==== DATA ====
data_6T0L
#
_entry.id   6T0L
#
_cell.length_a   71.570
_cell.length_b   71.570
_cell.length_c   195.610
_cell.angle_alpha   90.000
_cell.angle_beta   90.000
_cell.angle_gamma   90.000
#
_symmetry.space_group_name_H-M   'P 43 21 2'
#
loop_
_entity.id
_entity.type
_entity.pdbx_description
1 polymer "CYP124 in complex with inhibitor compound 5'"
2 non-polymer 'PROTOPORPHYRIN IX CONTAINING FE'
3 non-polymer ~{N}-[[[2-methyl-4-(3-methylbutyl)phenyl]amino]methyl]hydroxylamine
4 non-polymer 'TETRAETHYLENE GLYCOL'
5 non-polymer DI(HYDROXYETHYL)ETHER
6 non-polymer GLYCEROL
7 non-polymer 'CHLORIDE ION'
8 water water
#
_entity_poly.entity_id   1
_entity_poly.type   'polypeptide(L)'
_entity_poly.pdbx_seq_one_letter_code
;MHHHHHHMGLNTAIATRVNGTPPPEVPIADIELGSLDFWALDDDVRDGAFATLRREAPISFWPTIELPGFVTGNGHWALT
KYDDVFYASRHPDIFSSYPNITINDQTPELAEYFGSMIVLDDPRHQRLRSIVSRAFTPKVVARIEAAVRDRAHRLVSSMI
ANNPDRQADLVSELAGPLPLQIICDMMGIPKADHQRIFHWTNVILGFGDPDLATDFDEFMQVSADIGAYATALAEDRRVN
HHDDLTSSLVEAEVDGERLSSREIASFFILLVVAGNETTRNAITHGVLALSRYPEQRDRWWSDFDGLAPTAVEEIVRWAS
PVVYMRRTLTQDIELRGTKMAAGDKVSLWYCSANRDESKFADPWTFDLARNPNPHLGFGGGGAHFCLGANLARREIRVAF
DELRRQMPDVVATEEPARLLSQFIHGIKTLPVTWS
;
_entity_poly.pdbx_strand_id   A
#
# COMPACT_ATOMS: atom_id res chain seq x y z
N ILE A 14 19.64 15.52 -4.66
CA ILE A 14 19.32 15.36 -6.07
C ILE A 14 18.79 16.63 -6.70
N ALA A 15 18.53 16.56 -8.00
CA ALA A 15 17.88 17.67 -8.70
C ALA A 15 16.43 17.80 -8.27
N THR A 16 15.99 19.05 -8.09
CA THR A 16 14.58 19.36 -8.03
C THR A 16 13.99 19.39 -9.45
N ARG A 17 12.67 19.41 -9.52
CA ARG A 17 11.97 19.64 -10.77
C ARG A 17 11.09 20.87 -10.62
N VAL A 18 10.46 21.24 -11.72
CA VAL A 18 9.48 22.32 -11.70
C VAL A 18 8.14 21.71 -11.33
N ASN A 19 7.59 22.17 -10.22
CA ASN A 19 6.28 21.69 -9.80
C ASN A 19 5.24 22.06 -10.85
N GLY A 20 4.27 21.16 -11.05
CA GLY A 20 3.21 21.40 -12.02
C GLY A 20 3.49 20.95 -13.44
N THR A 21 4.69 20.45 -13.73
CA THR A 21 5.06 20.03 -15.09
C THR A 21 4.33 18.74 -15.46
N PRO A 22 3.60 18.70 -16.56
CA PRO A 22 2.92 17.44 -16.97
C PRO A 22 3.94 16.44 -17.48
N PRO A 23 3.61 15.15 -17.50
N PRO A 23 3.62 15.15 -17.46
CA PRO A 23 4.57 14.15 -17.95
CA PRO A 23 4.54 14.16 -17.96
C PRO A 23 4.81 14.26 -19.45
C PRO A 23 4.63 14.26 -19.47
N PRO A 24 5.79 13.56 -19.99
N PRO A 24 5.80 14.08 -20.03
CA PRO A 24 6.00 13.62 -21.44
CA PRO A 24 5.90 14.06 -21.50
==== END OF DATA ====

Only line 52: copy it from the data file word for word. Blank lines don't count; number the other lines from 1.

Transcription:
N VAL A 18 10.46 21.24 -11.72